During a recent discussion with a valued client, I uncovered an interesting revelation. While they were delighted with their repeat business, which they attributed to customer loyalty, a closer look at the repeat business statistics painted a different picture. What I observed wasn’t a steadfast commitment from their customers; rather, it appeared to be inertia.
This prompted my realization that these customers might easily switch to a competitor if a tempting offer came along.
Now, you might be wondering, aren’t loyal customers the ones who keep coming back for more? They certainly are, but not all repeat business is a result of loyalty. In some cases, it’s due to inertia, and distinguishing between the two is what we’ll delve into today.
First, let’s establish clear definitions for customer loyalty and inertia. Loyal customers intentionally choose your product or service because they have a genuine emotional connection with your brand. They can articulate why they prefer your offering. In contrast, inertia is about automatic and habitual purchasing. It’s a decision made almost unconsciously, and individuals might struggle to explain why they chose your product.
Reflect for a moment on the people in your life to whom you feel truly loyal. Typically, you’d think of family and close friends. These are relationships rooted in deep emotional connections. Surprisingly, it’s these very emotions that underlie brand loyalty.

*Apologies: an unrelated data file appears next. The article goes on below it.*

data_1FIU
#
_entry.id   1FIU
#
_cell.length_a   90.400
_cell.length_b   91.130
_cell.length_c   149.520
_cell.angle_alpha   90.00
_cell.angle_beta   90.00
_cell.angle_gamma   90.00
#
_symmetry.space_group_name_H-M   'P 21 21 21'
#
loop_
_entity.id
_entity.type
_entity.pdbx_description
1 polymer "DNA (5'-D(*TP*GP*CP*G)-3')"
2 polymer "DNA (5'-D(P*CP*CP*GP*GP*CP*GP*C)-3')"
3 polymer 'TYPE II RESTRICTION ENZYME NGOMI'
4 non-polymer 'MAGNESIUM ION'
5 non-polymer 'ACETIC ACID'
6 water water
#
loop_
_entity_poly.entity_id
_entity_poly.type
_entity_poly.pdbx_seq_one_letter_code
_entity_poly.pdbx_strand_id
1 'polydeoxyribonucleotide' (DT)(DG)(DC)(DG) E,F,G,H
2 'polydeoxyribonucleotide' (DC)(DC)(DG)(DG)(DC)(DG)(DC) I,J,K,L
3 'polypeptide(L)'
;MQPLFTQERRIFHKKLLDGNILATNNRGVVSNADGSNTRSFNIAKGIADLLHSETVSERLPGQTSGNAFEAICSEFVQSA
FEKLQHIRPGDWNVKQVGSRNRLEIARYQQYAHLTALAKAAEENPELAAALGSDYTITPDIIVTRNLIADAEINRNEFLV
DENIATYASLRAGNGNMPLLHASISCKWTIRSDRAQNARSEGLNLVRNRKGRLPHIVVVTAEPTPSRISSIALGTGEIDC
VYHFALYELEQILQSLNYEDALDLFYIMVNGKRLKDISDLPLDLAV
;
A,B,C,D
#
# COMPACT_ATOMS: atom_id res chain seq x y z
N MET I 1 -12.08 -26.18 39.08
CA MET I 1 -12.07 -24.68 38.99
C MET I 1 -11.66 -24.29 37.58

For many organizations, measuring loyalty can be challenging, but they often track repeat business. The issue arises when they treat other types of repeat buying – the inertial and the habitual – the same way they view loyalty, failing to distinguish between them.
In this episode, we talk about how to make this distinction. This approach separates loyal customers from those who buy out of habit or inertia. We also talk about how to develop strategies that nurture genuine customer loyalty.
Here are some other key moments in the discussion:
02:03 We discover how Colin decided to cover this topic from his recent client meeting.
05:29 Ryan shares his mini framework that he teaches his grad students, the three groups of repeat business motivations.
10:19 Colin shares how he discovered that he wasn’t really as loyal to Delta Airlines as he thought he was.
18:28 We share our list of telltale signs that you have customer loyalty.
23:24 We discuss how extrinsic and intrinsic motivation is different and it affects customer behavior.
26:51 We share our final thoughts about this topic and what you should take away from the conversation.
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About Colin Shaw
LinkedIn recognizes Colin Shaw as one of the ‘World’s Top 150 Business Influencers.’ As a result, he has over 294,000 followers and 78,000 subscribers to his LinkedIn newsletter ‘Why Customers Buy’. The Financial Times selected Beyond Philosophy as one of the best management consultancies for four years.
Colin is a renown keynote speaker and undertakes consultancy work and educational workshops to help organizations improve their Customer Experience.
Click here to learn more about Professor Ryan Hamilton of Emory University.
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